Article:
666 he used to roar and bawl whenever he couldn't set a faction fight a-foot; and it isn't at that he'd stop, if he had his own way, for it was all fun to him ;--mortus est !—he's dead, too! There was the great Cicero, a mighty fine pracher, like myself,-mortus est-he's dead, too! There was the wonderful Arkimedays, he was a great magician, an admiral, and a navigator; he used to set ships o' fire by just looking at them through a spy-glass; he had an eye, boys, like a process. Mortus est—he's dead

Grace,” interrupted the old man," I believe, after all, you're right. I wish I had the name of that paper. I don't think it's of the true sort, so I'll roul it up, put it into my pocket, show it to his reverence at the station on Friday, and ask him if the sarmon's a right one.'

“Just let me go over it a bit first," said Grace, intending doubtless to refer to the paragraphs on fashion, as all girls in Ireland and out of Ireland invariably do. Sure, I'm not so fond of spending my time at anything of the sort." She continued looking over column after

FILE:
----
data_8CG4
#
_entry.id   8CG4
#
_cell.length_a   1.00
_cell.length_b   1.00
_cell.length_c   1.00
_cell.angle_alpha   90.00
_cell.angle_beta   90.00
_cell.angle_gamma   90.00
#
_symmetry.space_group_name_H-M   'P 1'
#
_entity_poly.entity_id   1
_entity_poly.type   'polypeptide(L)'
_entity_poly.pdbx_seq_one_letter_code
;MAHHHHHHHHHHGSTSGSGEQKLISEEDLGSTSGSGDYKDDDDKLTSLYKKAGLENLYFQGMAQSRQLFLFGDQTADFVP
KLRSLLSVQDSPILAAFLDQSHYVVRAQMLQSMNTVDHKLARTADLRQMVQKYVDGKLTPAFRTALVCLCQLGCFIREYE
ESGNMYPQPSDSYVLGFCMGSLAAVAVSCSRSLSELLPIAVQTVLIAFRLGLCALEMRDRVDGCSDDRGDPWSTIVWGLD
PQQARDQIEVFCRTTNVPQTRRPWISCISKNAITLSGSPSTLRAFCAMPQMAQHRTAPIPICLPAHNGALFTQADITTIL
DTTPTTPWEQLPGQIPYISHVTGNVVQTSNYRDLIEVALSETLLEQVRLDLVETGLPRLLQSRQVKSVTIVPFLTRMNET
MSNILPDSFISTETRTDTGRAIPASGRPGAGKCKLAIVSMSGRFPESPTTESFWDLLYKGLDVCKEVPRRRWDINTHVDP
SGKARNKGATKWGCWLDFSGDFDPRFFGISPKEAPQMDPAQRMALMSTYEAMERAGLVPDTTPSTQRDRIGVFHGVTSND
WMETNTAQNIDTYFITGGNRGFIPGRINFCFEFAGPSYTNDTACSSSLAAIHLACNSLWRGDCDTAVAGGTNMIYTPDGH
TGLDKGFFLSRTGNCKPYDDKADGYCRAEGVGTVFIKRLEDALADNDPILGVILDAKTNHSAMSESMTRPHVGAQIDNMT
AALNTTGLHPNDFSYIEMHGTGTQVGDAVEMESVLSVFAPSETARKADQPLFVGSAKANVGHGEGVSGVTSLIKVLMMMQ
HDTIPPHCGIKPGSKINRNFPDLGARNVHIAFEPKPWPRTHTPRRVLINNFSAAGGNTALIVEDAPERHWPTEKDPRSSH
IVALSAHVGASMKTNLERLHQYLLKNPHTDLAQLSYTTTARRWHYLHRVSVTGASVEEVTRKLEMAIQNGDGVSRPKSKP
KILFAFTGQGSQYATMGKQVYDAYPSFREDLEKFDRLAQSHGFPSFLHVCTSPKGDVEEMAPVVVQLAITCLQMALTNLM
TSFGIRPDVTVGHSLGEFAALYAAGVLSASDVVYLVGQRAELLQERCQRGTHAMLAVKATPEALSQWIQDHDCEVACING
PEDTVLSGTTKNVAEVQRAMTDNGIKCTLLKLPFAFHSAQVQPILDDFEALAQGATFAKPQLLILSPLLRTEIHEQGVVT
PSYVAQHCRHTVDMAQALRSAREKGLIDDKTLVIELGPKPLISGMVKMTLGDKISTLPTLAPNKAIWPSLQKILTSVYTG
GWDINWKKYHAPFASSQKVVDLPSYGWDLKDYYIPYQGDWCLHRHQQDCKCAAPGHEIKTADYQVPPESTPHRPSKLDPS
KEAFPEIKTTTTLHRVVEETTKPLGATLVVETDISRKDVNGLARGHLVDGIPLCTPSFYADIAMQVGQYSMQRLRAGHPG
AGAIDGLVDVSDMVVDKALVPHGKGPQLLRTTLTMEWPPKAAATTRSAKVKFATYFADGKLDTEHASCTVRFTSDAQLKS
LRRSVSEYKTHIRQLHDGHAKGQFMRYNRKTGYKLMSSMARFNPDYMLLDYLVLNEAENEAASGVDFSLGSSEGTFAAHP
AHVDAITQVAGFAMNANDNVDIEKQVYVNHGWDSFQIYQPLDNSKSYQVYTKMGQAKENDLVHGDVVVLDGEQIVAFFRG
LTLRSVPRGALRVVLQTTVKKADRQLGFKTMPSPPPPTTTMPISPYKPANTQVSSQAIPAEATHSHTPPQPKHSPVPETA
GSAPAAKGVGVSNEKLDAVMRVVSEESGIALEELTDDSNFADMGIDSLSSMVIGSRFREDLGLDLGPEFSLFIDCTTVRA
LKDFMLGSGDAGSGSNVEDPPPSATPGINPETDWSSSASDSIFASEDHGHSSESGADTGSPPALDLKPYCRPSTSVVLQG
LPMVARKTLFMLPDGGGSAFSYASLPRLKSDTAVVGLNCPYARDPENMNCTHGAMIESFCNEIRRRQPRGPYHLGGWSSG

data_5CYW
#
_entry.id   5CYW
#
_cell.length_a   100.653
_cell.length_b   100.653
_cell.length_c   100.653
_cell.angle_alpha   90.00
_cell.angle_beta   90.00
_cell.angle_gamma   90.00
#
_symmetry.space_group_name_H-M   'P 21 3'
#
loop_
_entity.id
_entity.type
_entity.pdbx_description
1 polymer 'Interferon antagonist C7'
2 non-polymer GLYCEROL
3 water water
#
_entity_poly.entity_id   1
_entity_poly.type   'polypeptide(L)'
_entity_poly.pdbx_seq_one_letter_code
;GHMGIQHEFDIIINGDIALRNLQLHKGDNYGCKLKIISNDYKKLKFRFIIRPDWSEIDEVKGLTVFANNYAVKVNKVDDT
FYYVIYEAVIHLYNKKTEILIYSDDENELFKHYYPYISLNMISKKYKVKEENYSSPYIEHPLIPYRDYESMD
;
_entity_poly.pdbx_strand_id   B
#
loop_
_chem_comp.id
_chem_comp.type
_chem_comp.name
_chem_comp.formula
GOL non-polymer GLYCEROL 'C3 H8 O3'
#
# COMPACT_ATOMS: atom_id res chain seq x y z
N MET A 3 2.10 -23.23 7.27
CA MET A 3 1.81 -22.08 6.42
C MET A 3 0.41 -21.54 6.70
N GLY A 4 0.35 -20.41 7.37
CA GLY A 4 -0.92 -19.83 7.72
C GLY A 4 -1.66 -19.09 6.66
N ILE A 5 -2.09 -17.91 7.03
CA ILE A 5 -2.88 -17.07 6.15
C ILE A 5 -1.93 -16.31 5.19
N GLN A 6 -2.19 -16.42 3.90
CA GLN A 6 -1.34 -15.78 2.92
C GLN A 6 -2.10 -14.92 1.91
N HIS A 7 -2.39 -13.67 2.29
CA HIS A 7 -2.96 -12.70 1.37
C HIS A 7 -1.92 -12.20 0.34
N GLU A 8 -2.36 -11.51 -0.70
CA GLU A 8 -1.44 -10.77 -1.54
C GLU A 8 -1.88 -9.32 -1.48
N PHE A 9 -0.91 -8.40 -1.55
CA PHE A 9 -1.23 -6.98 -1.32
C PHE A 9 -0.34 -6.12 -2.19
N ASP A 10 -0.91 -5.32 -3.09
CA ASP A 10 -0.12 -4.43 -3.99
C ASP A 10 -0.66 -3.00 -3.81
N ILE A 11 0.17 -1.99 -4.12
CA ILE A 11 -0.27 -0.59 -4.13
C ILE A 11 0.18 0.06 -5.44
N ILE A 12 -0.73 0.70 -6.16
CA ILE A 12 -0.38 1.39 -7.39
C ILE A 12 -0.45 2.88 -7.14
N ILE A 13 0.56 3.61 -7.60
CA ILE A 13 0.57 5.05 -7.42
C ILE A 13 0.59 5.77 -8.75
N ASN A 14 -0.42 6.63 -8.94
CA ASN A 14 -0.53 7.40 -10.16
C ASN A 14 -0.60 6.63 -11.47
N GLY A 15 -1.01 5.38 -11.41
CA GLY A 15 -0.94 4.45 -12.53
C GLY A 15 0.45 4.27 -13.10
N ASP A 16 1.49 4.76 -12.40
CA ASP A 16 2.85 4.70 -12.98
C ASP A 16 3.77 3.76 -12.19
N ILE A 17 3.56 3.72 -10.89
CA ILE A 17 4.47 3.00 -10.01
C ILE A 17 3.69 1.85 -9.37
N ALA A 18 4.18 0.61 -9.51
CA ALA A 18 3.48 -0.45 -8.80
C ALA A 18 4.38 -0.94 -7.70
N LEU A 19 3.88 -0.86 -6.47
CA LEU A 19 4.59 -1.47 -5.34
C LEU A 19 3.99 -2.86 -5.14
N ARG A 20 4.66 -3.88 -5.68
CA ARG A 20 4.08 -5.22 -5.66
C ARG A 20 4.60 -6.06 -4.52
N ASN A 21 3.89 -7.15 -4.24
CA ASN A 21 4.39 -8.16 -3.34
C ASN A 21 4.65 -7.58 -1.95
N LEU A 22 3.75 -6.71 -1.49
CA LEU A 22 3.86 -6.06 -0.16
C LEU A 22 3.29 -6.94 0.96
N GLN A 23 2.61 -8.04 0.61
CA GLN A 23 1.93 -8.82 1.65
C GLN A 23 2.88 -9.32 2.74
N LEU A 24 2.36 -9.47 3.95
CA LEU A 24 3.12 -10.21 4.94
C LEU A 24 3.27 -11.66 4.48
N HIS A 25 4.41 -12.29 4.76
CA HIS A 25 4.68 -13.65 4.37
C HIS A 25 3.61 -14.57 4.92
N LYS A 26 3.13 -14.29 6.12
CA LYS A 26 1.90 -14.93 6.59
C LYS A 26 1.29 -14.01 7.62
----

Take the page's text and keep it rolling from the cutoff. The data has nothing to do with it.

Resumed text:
too!

say."

column, until at last she came to a name she thought she had heard her uncle speak of.

“ Didn't you know one James Kenneth, uncle ?"

“To be sure I did, Grace. What has honest Jemmy been after to be put on the paper ?

“ He's dead, uncle."

“ The Lord be good to us !” ejaculated the old man; “ James Kenneth was fifteen years to the good younger than me!-My poor Grace!"

“Why, what had I to do with him ?" inquired the girl, astonished at her uncle's earnestness.

“Not much to be sure,-and yet you had, Grace, as a body may

"But what's very strange, uncle, is, that just under his death, is the death of his son Thomas,-a young man in his seventeenth year !”

Grace was so intent on the paragraph, for people are always touched by the deaths of those who are nearly their own age, that she kept her eyes fixed on the paper, and it was some minutes before she perceived that a deadly palor had overspread her uncle's countenance. She sprang from her seat, when she looked up, and flinging her arms round his neck, inquired if he was ill.